It’s been a long-standing tradition that Big Walnut Local School District schools recognize veteran’s service to our country on Veteran’s Day. District elementary buildings typically hold special ceremonies with members of one of Sunbury’s two service organization’s color guards in attendance – Benson W. Hough American Legion Post 457 or Sunbury Veterans of Foreign Wars Post 8736.
Because of the logistics of opening the new Big Walnut Intermediate School on Baughman Street in Sunbury last year, the intermediate school staff was unable to organize a 2012 Veteran’s Day Ceremony. But they made up for it last Monday by holding a moving 2013 Big Walnut Intermediate School Veteran’s Day Ceremony in the school gymnasium.
Following a video relay of an outdoor flag raising by members of Boy Scouts of America Troop 701, Intermediate School principal Ryan McLane introduced keynote speaker Steve Mazzi.
In addition to being superintendent of the Big Walnut Local School District, Mazzi is a retired Ohio Air National Guard Chief Master Sergeant. Mazzi, who joined the Ohio Air National Guard in 1991, spent 16 years of his 20-year military career while serving in a variety of capacities for the Big Walnut school district.
In opening his remarks, Mazzi thanked members of Sunbury’s American Legion Post 457 and VFW Post 8736 for the major roles they play in the Big Walnut community, and especially for their support of local schools.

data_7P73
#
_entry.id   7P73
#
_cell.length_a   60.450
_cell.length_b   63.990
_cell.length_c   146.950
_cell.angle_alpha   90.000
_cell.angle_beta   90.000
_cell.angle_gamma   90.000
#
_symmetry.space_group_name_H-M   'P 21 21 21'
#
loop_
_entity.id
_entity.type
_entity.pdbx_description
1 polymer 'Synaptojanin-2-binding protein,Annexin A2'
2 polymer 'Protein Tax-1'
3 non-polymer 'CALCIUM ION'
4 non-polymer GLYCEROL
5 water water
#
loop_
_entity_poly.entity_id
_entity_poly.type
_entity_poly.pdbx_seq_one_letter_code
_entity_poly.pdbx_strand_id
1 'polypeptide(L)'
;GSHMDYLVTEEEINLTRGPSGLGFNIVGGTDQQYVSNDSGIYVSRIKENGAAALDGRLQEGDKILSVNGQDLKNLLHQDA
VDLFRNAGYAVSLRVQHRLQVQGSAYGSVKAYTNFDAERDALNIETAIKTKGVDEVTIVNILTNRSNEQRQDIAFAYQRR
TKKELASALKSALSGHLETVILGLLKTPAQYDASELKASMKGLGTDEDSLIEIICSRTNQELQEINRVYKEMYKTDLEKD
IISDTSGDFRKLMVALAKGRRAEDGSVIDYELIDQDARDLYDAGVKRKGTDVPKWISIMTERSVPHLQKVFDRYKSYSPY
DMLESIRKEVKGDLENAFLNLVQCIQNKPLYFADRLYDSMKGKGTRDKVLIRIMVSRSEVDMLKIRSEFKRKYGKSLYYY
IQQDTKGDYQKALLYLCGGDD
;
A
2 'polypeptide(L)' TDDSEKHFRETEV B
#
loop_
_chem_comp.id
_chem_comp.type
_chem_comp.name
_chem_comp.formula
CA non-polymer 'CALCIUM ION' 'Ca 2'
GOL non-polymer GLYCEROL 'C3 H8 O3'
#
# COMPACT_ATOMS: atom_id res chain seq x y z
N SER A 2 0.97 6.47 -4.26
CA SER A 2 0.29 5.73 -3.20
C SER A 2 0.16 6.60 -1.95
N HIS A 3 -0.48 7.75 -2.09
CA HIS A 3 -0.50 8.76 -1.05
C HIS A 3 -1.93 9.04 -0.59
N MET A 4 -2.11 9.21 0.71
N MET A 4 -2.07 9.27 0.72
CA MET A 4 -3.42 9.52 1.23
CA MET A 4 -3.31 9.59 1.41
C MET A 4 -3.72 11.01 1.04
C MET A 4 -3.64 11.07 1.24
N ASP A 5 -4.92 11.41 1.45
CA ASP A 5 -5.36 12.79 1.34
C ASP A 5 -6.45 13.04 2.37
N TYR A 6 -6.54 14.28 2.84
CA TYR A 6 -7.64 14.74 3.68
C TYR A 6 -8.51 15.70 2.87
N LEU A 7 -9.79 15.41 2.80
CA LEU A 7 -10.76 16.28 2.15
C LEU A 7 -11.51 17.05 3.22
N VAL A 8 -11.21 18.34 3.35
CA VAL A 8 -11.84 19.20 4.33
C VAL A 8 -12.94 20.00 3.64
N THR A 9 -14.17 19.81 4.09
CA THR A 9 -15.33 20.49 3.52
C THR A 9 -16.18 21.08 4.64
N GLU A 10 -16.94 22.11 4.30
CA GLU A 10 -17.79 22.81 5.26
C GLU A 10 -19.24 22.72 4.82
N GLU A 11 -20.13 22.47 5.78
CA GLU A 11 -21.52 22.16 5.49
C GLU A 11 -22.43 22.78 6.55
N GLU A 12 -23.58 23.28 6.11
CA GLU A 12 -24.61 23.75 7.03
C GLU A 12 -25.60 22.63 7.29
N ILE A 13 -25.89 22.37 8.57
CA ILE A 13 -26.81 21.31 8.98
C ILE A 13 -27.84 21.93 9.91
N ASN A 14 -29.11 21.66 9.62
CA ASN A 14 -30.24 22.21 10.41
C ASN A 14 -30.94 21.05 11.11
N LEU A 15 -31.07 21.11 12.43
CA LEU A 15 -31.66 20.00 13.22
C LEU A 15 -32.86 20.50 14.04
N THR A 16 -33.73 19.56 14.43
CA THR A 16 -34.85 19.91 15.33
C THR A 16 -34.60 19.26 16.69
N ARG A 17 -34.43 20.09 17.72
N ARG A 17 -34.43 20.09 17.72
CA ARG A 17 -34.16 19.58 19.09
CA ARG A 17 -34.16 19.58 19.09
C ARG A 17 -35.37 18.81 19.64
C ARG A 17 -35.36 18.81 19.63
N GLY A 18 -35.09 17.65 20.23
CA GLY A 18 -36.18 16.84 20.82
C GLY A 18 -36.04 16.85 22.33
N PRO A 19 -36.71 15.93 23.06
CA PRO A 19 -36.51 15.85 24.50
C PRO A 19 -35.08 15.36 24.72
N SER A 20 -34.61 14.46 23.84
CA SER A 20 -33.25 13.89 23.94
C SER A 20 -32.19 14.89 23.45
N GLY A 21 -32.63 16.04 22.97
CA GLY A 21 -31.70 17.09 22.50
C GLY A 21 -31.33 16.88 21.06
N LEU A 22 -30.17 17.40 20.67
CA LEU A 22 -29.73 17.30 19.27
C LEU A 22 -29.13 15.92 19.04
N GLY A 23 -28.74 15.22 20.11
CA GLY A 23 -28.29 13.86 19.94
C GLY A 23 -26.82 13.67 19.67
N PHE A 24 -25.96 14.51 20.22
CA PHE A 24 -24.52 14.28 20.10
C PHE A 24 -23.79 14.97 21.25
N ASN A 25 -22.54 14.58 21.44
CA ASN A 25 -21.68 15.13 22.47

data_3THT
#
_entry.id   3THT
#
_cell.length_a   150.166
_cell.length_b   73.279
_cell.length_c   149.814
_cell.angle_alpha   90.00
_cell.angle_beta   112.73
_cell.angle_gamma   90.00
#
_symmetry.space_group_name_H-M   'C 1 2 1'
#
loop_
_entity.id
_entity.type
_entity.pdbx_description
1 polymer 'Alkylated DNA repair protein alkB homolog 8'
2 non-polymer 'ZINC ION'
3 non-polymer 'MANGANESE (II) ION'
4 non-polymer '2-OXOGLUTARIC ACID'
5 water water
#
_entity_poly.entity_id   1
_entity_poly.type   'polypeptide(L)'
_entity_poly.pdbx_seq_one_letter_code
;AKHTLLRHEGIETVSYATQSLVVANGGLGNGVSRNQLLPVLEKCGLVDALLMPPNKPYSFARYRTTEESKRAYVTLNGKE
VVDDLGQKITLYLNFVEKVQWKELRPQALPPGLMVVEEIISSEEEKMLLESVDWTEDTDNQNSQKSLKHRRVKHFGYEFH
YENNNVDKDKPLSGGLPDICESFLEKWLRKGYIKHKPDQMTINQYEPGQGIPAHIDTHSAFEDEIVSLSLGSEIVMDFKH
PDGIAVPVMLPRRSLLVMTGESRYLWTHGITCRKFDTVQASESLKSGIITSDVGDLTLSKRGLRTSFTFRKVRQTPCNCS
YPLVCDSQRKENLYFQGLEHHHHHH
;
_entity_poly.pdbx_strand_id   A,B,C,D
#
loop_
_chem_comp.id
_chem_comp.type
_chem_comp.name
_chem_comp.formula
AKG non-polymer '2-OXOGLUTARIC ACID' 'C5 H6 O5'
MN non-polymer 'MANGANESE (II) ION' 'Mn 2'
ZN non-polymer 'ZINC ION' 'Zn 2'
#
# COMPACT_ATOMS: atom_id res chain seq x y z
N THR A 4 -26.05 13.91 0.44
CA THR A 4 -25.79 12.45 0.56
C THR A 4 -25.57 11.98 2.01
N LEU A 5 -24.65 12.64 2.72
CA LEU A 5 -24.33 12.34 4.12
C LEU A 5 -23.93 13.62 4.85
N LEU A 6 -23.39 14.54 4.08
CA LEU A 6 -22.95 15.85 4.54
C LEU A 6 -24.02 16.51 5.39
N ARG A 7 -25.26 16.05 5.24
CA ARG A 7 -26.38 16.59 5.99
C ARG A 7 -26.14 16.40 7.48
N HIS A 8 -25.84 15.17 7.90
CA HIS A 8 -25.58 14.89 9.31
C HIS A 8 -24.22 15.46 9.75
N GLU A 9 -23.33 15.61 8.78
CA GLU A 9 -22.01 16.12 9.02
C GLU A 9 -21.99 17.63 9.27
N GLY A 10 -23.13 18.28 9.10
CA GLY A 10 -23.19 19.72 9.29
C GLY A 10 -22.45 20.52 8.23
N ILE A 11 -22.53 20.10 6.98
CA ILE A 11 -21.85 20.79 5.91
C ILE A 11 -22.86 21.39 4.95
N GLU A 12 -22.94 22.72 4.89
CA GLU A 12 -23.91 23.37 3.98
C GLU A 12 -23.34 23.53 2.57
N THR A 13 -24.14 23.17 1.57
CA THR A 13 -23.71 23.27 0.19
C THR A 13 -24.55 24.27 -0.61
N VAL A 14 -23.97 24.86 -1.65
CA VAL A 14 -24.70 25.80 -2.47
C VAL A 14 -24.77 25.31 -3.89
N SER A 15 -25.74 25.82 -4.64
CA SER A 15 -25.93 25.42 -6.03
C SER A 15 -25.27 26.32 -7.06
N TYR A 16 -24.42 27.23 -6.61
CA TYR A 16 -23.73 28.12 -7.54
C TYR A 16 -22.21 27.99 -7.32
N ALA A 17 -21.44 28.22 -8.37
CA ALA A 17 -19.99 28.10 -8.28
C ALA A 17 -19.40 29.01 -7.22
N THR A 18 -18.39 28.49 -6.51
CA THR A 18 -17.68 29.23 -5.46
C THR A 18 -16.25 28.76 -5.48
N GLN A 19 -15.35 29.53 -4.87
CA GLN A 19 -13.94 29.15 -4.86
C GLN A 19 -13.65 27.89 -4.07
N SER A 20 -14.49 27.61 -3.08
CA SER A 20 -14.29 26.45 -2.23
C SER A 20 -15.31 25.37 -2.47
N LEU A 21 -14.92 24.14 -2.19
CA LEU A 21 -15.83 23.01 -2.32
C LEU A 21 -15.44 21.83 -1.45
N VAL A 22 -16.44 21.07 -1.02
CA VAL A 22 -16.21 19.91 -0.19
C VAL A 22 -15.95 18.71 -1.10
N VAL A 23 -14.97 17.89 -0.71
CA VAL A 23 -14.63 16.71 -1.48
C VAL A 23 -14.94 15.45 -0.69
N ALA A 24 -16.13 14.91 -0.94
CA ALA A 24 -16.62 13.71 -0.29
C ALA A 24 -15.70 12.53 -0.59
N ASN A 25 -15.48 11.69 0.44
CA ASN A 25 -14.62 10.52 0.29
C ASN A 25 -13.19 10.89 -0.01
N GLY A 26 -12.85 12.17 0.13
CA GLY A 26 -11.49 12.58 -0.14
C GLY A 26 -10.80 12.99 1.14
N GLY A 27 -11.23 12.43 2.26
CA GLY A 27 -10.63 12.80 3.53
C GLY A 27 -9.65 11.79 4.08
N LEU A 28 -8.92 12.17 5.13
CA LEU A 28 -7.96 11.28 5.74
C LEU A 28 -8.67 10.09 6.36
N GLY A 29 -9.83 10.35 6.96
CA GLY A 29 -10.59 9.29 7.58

“It’s an honor for me to speak to you here today,” Mazzi said. “But we have to remember that there are those who paid the ultimate price who cannot be here. Few Americans notice that we are still a country at war. America’s war in Afghanistan is in its 13th year; and there are still men and women in uniform serving our nation to defend the freedoms that we enjoy.
“We owe a debt of gratitude to all who defend our way of life,” Mazzi continued. “Those serving in today’s military services do not serve for money; they serve to protect not only their own families, but all families.”
Mazzi said everyone should give thanks to honor veterans, those who are serving in the military services today, and those who have died in the service of their country.
“And when you recite the Pledge of Allegiance or stand for the National Anthem, remove your hat and place your right hand over your heart as a small favor to honor those who served,” Mazzi added.